Various loading levels were investigated, as shown in Table 1 below. The relative quantity of HBP in the HBP-POM complex was varied, to keep the quantity of POM constant in the solutions. Films of the TPU with HBP-POM were cast onto silicon surfaces, and the solvent was allowed to evaporate slowly under small enclosures (e.g., petri dishes). A sample was also prepared for comparison that contained only the TPU and POM without the HBP. The contact angle analysis that was performed provides an indication of HBP surface migration. The drop in contact angle as a function of HBP loading confirms that the amines of the HBP are near the surface of the film.

TABLE 1
Composition of HBP-POM Blended with TPU
TPU POM POM HBP Adv. Contact Std.
Equiv. Identity Equiv. Equiv. Angle Dev.
I 1.0 H5POM 0.010 0.007 89.3 6.6
II 1.0 H5POM 0.010 0.014 47.2 6.1
III 1.0 H5POM 0.010 0.021 22.4 3.6
IV 1.0 Na5POM 0.010 0.007 63.6 5.1
V 1.0 Na5POM 0.010 0.014 19.6 1.5
VI 1.0 Na5POM 0.010 0.021 23.9 1.6
POM 1.0 Na5POM 0.010 85.4 1.3
HBP 1.0 0.000 0.014 16.6 0.4

The results of the contact angle analysis are also summarized in the chart illustrated in FIG. 6. As illustrated in FIG. 6, the perfluorinated chains have limited effect on contact until they are coupled to the HBP. Additionally, it can be seen that at the surface, amines will dominate the interactions with water.

The films were also examined by X-ray photoelectron spectroscopy (XPS), which provides information about the elemental composition of a surface. The results from the analysis are provided in Table 2 below.

TABLE 2
XPS Analysis of TPU Blended with HBP-POM
90° TOA-Atomic Group 30° TOA-Atomic Comp.
Polymer C F Mo O C F Mo O
POM + 79.32 18.09 82.75 15.62
TPU
TPU + 64.28 13.52 9.59 68.23 12.90 7.84
HBP
I 61.61 10.31 2.90 24.02 60.54 17.48 2.34 18.33
II 61.65 14.51 2.31 19.11 60.25 22.18 1.99 13.30
II 62.11 16.56 1.73 16.26 60.14 23.56 1.54 11.82
IV 63.33 11.39 2.30 21.70 62.30 17.45 2.14 16.79
V 63.80 12.03 2.65 18.71 63.59 17.80 2.21 13.55
VI 63.61 13.49 2.10 19.09 58.66 24.10 1.94 13.68

In Table 2, the atomic composition at the film surface is given for each sample, with a take-off angle (TOA) of 90° and 30°. The 90° TOA information samples were taken from about 10 nanometers (nm) into the film surface, while the 30° TOA provides information to a depth of about 4 nm.

The results of the XPS analysis for various blends are also summarized in the charts illustrated in FIGS. 7A and 7B. As illustrated in FIGS. 7A and 7B, XPS confirms that increased F and nitrogen (N) are observed for HBP samples. The angle response indicates concentration gradient with depth. The more acute TOA (30°) samples a more shallow depth of the surface composition. The observed high concentrations of fluorine (relative to the 90° TOA) indicate preferential segregation of the perfluorinated segments at the topmost portion of the film surface, while the slight decrease in N content (comparing 30° to 90° TOA scans) indicates the HBP scaffolds are not exposed at the topmost surface in the XPS (hard vacuum) environment.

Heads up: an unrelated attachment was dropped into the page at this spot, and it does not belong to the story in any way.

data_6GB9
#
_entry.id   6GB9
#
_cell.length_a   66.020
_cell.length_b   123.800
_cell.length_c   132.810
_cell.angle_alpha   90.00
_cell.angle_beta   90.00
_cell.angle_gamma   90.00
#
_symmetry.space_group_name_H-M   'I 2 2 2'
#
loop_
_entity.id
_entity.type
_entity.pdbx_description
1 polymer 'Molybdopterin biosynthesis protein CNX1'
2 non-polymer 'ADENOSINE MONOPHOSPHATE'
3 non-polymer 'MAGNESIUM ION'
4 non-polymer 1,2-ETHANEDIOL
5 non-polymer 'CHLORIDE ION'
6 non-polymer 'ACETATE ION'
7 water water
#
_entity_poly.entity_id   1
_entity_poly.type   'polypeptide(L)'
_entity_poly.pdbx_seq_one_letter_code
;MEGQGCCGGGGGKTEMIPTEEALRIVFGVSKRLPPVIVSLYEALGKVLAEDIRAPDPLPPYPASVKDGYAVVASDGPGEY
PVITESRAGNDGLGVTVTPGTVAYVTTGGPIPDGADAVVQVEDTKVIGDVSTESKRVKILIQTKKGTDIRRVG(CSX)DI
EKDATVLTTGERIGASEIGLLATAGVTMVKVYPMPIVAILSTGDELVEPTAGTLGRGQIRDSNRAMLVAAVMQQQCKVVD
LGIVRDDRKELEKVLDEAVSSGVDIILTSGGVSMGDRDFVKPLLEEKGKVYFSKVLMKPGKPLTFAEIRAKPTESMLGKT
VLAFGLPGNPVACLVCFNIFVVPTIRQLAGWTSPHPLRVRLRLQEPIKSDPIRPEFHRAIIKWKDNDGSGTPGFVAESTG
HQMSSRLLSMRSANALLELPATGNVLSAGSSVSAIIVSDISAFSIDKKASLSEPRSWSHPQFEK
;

Addressing the control sample with TPU and POM first, no molybdenum (Mo) was observed in the XPS scans. The only source of Mo in the sample is from the POM, and its absence indicates that the POM does not preferentially segregate to the surface of the film in the control samples.

The second sample is the control sample containing only TPU and HBP. The presence of the HBP is confirmed by both the high quantity of fluorine (F) found at the surface, as well as the decrease in observed oxygen (O) content. This suggests that the HBP is preferentially segregating to the surface in a sufficient quantity to mask much of the oxygen observed in TPU.

The control sample results can be compared with those observed for the HBP-POM containing films. The observation of F at the film surface is a good indication that the HBP has successfully migrated to the film surface, and it corroborates the observations from the contact angle analysis. The appearance of Mo near the film surface is a strong indication that the HBP has successfully transported POM to the surface. This assertion is further bolstered when the oxygen content of the HBP-POM containing samples is considered. The amount of oxygen observed near the film surface is higher than for the HBP/TPU control.

Recall that the POM's studied in the instant Example possess a molecular formula of X5PV2Mo10O40. For each atom of Mo, the POM contributes four atoms of O. The presence of Mo, taken with the relative increase in O at the film surface confirms the transportation of the POM to the surface. It also suggests that the quantities of about 2.5% Mo at the surface are reasonable, as the O content has increased about 9-10%, compared to the HBP/TPU control sample. Assuming the level of about 2.5% Mo at the surface is correct, this represents an order of magnitude increase in POM concentration at the surface over its bulk concentrations. Having an increased POM concentration at a film surface can be used in, for example in decontamination technology. Adapted to the preparation of functional fibers for membrane preparation, the technology could be used to prepare flow-through membrane reactors, either for water decontamination or for some other mild oxidizing reaction (e.g., epoxidation). Other applications of POMs are indicated in the reference by Katsoulis, D. E., Chem. Rev., 1998, 98, 359-387, incorporated herein by reference in its entirety.